I have been making daily trips to visit her, doing what I can to cheer her up and keep her motivated. I brought helium balloons and flowers, a stuffed animal duck, and a solar-powered dancing flower. I stopped by the grocery store to pick up Entemann’s glazed donut holes, her favorites. I plied her with M&Ms. Her drab walls were cheerless; I wanted to brighten them with posters of garden scenes, but found that no one carried such posters, after searching everywhere. I had to settle for posters of puppies and kittens. At least they’re colorful and cute.
Most important, of course, has been simply being there. Kissing her hello, touching her hands, smoothing her hair, calling her “Lady Jane.” I don’t even remember why I started calling her that, but it’s a nickname that I picked up, and it fits.
The beauty of all of this has been the closeness I have felt, being able to be there for her, and also being able to be a support person for my uncles Ken and Lee, my aunt Alice, and my other relatives that have been involved in her care. Gladys is my father’s mother, the father that I lost six years ago to cancer. In his memory, I am grateful that she is surrounded by all of our love.
In the middle of all of this, Sabrina and I had another crisis at home. On Monday, I had spent a full day at work, capped by an evening school board meeting. I returned home at 9 p.m.; Sabrina was already in bed, since she wakes at 3 a.m., leaving the house early to start a 5 a.m. shift each morning. I greeted the dogs, let our parrot Barney out of his cage, and went to my office to work on some paperwork. At midnight, I was getting ready for bed, and I went to put Barney back in his cage. He was up on top. As I asked him to get in for the night, I saw that he was wobbly and unsteady. His breathing was erratic, and his chest was heaving. Alarmed, I picked him up and held him. He was clearly in distress. I went to wake Sabrina. “Something’s wrong with Barney.”
She sat up blearily, and shook herself awake. We started making phone calls. We’ve been in this position before, unfortunately – there are no pet clinics in the area with 24-hour avian specialists. The closest is U.C. Davis. We finally found a doctor at Pet Care in Santa Rosa who said she could stabilize him for the night, giving him oxygen and fluids, until he could be seen by an avian vet. We made a 1 a.m. trip to the emergency clinic. He was placed in a glass tank with oxygen, and given subcutaneous fluids, because he had been vomiting and was dehydrated. It was a long night. We had to leave him there, and make our way back home.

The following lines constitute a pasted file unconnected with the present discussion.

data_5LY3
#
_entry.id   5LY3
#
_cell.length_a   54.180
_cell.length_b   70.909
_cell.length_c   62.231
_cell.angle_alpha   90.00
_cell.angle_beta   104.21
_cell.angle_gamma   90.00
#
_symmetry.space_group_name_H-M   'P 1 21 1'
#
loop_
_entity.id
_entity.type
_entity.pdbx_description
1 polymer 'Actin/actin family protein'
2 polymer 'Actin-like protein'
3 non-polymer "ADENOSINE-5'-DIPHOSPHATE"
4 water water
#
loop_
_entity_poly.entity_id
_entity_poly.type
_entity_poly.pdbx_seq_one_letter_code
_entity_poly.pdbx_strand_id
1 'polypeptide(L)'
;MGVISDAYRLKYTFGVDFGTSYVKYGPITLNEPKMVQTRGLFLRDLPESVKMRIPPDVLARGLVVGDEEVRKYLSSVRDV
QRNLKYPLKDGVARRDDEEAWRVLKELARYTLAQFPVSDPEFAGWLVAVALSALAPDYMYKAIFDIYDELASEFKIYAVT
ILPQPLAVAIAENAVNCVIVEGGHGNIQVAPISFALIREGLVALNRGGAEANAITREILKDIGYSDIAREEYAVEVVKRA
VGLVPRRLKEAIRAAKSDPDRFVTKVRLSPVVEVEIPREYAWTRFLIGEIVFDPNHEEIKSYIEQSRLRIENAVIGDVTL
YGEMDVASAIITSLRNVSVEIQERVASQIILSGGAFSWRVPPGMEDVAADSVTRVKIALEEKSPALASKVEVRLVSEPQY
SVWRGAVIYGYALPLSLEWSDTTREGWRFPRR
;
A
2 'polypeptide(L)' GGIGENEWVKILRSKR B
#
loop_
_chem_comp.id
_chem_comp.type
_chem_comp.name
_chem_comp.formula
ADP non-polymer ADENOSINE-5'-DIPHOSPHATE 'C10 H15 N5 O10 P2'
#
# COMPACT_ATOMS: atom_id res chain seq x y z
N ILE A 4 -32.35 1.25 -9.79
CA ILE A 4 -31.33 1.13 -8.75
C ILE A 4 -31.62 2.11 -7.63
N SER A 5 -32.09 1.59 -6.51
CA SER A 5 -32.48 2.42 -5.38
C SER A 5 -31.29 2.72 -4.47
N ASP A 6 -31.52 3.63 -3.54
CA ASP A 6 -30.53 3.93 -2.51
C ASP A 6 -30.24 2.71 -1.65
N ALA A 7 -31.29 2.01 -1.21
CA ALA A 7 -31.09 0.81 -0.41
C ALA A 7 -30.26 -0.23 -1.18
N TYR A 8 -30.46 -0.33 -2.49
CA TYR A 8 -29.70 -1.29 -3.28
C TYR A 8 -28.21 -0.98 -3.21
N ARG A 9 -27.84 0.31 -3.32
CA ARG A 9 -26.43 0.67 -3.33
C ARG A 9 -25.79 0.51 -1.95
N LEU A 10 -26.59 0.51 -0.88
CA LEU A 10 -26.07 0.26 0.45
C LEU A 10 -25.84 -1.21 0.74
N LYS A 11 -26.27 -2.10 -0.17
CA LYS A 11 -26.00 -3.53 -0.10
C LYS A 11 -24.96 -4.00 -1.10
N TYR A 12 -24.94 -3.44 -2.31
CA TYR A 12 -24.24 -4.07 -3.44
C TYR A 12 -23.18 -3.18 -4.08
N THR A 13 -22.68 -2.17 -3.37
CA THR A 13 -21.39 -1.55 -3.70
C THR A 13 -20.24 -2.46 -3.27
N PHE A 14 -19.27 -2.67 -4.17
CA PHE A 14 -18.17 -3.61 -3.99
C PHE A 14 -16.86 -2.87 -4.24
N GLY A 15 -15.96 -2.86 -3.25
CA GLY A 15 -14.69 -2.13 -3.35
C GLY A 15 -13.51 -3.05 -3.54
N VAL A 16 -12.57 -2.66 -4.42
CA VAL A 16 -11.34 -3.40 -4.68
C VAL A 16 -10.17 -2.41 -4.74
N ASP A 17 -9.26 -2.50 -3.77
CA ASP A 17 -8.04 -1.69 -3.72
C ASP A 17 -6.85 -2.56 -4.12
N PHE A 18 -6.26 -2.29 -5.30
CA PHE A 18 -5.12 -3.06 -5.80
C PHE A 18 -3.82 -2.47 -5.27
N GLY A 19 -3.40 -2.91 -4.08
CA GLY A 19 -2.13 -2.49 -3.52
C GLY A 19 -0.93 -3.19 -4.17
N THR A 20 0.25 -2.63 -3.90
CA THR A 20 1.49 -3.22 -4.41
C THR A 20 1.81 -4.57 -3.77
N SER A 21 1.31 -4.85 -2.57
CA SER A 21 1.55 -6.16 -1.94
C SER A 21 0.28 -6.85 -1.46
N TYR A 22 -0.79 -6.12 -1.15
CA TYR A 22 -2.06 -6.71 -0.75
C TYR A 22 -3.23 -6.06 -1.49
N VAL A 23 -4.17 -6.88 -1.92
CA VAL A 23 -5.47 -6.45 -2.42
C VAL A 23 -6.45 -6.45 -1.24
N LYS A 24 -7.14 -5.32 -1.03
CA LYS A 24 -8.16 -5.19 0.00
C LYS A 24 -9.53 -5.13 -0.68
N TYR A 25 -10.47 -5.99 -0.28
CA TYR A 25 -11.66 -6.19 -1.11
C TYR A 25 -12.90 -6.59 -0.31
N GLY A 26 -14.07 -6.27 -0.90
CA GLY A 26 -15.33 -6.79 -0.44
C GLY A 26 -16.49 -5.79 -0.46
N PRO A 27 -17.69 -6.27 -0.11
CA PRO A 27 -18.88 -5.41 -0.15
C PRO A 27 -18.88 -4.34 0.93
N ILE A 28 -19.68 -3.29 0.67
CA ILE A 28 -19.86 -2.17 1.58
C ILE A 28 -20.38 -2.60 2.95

We were both exhausted, having just spent the last four days in emergency mode with my grandmother. We took the day off work, and spent the morning going to veterinary clinics, getting x-rays and bloodwork done. He was in the hospital for two days. Walking past his empty cage at home each night was breaking my heart.
We finally got word – it was the same problem he had experienced three years earlier, when he had been diagnosed with high cholesterol, a problem that occurs in African greys. He had been on cholesterol medication for a while, and we had radically changed his diet, and then stopped the medication, thinking he was alright. When I asked the vet what exactly happened that Monday night, she said, “He was having a heart attack.” Thank god I was awake, and I noticed.
So – now Barney is safe at home, on the mend, and from here on out, on birdy Lipitor.
And we are feeling exhausted, but grateful. Right now, everyone is doing okay. It would be nice to have a couple of days of boredom, just for a change of pace.